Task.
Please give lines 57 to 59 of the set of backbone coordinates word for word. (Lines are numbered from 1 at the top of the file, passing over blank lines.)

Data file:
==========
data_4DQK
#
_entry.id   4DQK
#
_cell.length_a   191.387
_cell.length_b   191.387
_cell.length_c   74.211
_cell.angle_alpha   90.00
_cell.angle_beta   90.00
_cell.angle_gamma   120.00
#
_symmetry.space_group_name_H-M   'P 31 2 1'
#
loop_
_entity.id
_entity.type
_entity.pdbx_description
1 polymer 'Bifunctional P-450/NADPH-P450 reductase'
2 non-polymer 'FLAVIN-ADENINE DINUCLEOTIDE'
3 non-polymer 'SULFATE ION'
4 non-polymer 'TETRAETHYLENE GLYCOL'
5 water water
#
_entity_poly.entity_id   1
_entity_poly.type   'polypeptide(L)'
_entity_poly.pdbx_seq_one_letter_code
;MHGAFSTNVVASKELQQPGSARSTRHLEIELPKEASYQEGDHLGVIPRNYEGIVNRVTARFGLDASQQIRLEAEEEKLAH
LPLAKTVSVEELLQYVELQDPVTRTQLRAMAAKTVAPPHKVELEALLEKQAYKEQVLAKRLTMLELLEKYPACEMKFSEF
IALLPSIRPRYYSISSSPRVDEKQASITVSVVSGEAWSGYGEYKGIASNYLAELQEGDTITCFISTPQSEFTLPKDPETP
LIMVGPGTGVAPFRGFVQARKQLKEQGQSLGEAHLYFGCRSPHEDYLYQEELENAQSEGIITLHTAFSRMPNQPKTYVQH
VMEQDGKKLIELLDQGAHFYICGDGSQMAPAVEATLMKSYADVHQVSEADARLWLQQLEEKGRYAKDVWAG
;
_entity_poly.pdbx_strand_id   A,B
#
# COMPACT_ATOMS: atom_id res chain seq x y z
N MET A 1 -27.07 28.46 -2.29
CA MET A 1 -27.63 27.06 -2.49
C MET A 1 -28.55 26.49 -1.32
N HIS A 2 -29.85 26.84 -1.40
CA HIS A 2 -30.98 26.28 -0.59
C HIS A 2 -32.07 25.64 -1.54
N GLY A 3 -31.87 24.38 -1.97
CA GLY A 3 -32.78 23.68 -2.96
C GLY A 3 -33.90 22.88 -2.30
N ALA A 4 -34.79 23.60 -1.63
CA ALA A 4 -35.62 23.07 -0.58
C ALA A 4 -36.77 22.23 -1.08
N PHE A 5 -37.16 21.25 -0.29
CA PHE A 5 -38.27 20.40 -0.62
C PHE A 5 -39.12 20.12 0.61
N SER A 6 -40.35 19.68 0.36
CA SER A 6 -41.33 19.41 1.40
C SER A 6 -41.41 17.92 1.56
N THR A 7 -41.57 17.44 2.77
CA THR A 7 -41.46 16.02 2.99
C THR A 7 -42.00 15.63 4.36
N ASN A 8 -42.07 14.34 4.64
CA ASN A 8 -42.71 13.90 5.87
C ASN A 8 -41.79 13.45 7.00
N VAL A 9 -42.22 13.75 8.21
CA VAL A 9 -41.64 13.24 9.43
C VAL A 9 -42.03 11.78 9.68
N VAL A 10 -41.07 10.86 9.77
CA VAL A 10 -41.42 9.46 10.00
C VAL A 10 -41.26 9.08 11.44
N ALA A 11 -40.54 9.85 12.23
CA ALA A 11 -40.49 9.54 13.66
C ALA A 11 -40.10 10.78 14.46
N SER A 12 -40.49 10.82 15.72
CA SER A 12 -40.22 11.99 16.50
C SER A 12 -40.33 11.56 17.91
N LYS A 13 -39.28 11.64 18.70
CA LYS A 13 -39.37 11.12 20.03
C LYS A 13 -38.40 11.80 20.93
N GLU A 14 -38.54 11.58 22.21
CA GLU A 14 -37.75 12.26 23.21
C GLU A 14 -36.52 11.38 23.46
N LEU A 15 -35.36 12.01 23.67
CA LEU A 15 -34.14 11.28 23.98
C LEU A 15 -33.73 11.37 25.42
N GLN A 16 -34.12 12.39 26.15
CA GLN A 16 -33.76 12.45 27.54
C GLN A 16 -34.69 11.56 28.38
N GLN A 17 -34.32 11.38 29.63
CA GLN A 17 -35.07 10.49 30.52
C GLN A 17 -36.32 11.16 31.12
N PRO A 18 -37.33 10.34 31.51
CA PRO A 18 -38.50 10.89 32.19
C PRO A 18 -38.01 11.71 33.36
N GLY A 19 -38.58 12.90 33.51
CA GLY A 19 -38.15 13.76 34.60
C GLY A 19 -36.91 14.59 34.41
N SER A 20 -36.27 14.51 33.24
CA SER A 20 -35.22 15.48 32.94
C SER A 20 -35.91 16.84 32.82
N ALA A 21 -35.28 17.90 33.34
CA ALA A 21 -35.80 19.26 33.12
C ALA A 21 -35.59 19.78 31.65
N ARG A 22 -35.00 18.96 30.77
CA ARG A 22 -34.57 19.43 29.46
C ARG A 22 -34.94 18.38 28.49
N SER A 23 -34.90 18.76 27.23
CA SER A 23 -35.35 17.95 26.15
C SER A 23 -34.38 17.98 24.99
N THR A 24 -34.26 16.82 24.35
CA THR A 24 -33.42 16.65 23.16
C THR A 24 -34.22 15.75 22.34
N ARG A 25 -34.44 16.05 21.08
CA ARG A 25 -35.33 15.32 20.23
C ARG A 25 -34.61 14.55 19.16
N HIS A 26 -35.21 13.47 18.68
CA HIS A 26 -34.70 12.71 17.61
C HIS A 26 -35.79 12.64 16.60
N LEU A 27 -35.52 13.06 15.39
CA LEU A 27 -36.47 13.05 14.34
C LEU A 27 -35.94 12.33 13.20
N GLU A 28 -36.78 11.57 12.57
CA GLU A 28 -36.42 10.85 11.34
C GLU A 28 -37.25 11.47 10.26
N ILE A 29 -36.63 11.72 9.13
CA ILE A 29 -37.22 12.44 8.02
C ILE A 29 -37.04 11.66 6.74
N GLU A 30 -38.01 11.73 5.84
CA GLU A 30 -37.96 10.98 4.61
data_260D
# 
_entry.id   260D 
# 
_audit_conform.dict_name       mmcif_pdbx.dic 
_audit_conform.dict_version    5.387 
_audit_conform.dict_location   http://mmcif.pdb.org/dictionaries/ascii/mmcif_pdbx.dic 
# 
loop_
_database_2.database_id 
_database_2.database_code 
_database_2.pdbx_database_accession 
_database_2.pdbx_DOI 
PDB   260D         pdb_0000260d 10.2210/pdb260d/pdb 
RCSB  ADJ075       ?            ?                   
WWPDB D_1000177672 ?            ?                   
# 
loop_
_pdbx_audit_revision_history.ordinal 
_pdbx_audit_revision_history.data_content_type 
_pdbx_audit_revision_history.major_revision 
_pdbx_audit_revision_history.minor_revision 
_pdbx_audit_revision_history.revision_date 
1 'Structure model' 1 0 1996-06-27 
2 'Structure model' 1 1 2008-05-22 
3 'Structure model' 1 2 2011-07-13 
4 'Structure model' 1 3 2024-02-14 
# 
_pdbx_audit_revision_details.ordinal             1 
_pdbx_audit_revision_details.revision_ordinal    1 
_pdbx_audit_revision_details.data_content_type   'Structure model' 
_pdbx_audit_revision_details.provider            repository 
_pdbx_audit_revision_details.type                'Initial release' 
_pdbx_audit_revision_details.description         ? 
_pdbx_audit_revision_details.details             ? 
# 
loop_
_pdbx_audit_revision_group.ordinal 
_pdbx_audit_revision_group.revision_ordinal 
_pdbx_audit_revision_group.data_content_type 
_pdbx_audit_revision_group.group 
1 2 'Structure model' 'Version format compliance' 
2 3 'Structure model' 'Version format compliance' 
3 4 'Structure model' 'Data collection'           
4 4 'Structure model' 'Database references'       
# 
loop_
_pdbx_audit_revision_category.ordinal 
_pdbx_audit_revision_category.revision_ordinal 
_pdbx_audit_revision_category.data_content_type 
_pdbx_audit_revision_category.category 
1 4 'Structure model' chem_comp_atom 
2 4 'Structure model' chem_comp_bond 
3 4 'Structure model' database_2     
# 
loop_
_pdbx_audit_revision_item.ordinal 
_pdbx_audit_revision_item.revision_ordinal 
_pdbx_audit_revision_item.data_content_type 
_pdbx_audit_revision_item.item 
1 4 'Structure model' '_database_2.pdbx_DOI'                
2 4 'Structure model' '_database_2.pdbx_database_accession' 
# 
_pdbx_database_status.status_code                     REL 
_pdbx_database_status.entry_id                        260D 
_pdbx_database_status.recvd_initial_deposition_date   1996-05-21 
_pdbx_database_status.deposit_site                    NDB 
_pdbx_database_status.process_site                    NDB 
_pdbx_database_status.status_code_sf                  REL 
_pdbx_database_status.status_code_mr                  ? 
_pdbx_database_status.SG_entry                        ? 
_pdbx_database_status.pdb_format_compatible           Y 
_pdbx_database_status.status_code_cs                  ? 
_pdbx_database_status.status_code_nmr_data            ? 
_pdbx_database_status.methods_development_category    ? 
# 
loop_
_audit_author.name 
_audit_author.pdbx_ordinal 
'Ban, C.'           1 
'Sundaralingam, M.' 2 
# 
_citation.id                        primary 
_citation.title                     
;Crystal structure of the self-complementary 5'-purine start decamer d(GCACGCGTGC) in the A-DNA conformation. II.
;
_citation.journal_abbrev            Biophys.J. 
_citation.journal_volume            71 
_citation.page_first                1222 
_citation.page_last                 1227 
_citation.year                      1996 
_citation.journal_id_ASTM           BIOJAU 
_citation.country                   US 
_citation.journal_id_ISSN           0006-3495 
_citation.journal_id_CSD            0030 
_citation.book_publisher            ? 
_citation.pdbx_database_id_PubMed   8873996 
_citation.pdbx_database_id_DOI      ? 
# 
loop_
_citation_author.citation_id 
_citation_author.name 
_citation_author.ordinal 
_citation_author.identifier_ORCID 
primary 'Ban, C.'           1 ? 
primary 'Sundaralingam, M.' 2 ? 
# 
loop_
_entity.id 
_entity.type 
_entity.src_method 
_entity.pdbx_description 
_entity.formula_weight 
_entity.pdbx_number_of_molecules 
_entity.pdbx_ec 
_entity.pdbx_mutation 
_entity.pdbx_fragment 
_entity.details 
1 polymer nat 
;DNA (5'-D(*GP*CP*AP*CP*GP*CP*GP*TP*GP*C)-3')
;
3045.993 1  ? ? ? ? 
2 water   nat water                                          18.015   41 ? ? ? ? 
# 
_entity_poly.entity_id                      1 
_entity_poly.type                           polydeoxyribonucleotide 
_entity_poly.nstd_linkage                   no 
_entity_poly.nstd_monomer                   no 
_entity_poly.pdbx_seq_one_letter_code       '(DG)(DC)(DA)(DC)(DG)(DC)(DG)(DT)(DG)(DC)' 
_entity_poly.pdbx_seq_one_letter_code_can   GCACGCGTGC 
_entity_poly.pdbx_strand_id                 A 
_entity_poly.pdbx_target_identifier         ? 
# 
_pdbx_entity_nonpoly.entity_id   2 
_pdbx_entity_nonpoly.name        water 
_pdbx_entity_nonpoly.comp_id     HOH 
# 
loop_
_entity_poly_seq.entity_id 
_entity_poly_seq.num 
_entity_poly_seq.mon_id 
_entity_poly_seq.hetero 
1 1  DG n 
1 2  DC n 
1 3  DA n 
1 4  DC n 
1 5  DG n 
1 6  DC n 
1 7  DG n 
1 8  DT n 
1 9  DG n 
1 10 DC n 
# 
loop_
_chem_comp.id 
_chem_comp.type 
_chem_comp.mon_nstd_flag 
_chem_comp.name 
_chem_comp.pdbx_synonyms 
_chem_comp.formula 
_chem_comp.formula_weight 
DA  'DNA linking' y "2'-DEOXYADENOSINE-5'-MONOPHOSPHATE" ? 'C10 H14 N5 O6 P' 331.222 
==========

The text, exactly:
N ASN A 8 -42.07 14.34 4.64
CA ASN A 8 -42.71 13.90 5.87
C ASN A 8 -41.79 13.45 7.00